Voluntary Disclosures

This article provides general information about voluntary disclosures (“VDs”) and the Canada Revenue Agency’s (the “CRA”) voluntary disclosure program (“VDP”).

The CRA has published an information circular (in this memo, the “Circular”) on VDs: please see IC00-1R4. Please also see the CRA website on VDs. The Circular and the website contain a lot of valuable information about the program. We recommend that you read these materials to familiarize yourself with how VDs work and what they can and cannot accomplish.

What follows is not meant to be a comprehensive review of VDs. Rather, it highlights certain important information of which you should be aware before making a disclosure.

What Is A Voluntary Disclosure?

To quote from the CRA website:

The Voluntary Disclosures Program (VDP) allows taxpayers to come forward and correct inaccurate or incomplete information or to disclose information they have not reported during previous dealings with the CRA. Taxpayers may avoid being penalized or prosecuted, if they make a valid disclosure.

Conditions For A Valid Disclosure

The CRA takes the position that a VD for a taxpayer is valid only if all of four conditions are met.

The VD must be voluntary

For example, the taxpayer can’t make a VD and also be aware of an enforcement action by the CRA or any other tax authority that relates in any way to the information being disclosed.

No one can guarantee that the CRA will consider any particular disclosure to be voluntary. The CRA might have in its possession information about you that, in its view, negates your ability to make a disclosure. We have no way of knowing what information the CRA has about you or your tax affairs in this regard.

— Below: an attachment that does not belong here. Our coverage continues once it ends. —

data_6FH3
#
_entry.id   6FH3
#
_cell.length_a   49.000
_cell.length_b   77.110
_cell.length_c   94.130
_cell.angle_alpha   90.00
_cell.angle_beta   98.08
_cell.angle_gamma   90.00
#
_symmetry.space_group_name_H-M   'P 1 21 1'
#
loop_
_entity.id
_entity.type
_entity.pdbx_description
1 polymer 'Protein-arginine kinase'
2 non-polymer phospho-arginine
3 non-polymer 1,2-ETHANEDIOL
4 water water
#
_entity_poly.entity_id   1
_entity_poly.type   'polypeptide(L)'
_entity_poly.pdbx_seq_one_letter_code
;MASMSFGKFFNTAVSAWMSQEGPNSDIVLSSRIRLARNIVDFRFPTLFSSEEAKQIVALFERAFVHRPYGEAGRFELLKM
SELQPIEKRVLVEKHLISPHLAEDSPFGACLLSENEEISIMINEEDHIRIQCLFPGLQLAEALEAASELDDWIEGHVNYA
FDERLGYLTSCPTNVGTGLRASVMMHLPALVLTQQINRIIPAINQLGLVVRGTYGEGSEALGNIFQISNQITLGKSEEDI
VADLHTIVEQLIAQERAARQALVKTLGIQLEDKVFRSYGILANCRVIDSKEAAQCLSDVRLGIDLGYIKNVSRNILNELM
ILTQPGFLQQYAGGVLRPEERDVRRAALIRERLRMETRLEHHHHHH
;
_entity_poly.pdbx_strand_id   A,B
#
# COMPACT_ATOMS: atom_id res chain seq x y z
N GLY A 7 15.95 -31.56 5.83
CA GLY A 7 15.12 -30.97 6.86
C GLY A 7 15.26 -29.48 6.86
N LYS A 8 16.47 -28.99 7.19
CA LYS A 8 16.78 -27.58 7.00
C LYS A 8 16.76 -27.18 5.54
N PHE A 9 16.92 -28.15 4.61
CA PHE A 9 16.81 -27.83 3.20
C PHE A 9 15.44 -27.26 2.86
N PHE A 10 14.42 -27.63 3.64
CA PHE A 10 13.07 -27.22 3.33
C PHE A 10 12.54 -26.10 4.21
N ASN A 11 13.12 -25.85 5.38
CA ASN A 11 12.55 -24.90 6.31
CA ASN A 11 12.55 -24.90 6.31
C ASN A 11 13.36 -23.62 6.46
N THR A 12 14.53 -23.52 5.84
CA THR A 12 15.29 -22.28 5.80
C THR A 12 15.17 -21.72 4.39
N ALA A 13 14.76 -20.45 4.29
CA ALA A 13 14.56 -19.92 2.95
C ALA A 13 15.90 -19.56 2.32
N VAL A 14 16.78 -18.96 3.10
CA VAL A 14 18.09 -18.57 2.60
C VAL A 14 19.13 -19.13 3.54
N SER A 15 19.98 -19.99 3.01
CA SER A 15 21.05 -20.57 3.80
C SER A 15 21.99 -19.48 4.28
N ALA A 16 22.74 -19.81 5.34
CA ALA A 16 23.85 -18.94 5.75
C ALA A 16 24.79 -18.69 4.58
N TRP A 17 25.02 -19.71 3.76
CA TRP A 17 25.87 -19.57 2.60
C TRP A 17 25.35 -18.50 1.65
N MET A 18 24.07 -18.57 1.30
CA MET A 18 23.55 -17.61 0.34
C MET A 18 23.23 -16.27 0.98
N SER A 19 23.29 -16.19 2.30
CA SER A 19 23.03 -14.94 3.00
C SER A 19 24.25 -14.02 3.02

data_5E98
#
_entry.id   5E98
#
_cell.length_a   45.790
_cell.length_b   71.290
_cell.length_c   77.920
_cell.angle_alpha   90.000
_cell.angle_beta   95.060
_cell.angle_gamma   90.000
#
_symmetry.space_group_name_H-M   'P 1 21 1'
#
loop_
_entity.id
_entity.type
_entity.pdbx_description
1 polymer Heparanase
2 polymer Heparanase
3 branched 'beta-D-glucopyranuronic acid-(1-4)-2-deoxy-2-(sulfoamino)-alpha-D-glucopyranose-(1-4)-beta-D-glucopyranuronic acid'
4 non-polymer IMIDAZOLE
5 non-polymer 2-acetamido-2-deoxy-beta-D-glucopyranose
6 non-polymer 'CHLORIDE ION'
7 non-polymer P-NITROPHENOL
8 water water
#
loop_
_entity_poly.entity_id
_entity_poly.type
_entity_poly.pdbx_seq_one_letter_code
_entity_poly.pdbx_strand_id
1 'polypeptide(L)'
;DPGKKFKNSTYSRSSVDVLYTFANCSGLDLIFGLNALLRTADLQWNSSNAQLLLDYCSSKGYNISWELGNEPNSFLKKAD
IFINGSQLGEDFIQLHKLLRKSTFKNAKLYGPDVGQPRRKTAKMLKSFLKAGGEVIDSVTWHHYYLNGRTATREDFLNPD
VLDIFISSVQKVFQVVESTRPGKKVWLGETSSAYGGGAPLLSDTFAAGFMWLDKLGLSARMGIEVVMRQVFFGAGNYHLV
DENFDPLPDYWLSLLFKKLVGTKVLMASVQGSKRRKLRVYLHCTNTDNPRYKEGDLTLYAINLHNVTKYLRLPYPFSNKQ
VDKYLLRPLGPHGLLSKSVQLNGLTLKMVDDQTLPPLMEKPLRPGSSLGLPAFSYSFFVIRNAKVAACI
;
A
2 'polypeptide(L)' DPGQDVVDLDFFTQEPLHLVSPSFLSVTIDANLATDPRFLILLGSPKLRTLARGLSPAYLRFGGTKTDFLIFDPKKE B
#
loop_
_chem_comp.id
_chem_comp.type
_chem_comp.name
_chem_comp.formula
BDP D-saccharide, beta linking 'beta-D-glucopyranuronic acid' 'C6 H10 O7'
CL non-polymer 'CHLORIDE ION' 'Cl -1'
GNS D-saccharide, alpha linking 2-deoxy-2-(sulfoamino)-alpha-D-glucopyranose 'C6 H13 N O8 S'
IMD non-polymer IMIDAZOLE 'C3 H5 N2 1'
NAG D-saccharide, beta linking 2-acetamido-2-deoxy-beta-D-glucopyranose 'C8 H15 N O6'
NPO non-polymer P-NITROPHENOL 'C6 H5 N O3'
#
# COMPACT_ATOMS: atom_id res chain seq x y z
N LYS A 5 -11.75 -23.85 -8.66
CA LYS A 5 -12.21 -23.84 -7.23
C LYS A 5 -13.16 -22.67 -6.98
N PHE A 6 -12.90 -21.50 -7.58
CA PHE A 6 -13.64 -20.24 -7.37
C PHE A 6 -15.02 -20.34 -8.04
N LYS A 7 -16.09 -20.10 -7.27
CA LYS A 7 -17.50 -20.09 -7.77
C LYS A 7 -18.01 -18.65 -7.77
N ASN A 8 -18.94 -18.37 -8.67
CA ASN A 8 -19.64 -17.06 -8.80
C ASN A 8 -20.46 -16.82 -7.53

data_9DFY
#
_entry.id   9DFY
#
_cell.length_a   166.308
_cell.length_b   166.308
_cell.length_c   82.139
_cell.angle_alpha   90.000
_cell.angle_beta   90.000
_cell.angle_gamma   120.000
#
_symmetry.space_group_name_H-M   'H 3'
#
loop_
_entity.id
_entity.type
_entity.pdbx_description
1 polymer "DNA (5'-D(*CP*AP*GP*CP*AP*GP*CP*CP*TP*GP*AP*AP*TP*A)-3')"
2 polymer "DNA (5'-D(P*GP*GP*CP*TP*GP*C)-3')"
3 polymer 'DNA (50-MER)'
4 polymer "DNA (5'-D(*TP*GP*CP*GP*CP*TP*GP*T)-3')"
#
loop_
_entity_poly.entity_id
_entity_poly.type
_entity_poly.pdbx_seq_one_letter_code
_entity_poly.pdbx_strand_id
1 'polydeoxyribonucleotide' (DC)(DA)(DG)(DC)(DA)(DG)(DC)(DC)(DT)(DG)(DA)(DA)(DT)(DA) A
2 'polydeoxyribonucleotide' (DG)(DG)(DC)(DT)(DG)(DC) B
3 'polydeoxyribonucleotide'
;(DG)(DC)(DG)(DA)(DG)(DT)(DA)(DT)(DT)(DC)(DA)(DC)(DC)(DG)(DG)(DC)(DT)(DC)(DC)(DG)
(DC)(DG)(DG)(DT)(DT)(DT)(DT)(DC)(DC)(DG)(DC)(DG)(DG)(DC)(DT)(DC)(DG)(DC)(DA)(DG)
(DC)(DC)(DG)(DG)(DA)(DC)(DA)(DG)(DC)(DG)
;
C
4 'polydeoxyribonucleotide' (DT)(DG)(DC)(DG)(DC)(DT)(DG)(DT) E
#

The VD must be complete

The taxpayer must disclose all information relating to all errors or omissions. The taxpayer must disclose all errors or omissions in all prior returns. If the VD is incomplete in any way, then the CRA could take the position that the taxpayer is liable for penalties or prosecution in respect of all errors or omissions including those that have been disclosed as part of a VD.

We cannot guarantee that the CRA will consider your disclosure to be complete. You might believe that you have disclosed to us all errors or omissions that need to be dealt with through a disclosure, but the CRA might become aware of other errors or omissions of which you were unaware that, in its view, invalidate your disclosure. In this regard, we can only suggest that, if you have any doubts about the correctness of your tax reporting for prior years, you should review those concerns with us so that we can suggest a method for dealing with any potential problems.

You must disclose errors and omissions for all years. This means that if you are aware of omissions in, say, 1996, you should disclose them. The CRA will not provide assurance that a VD will be complete or that it will not impose penalties or prosecute merely because the errors or omissions relate to years in the distant past.

Please also keep in mind that the CRA takes the view that a taxpayer is generally entitled to make only one VD in his or her lifetime.

Penalty Applicable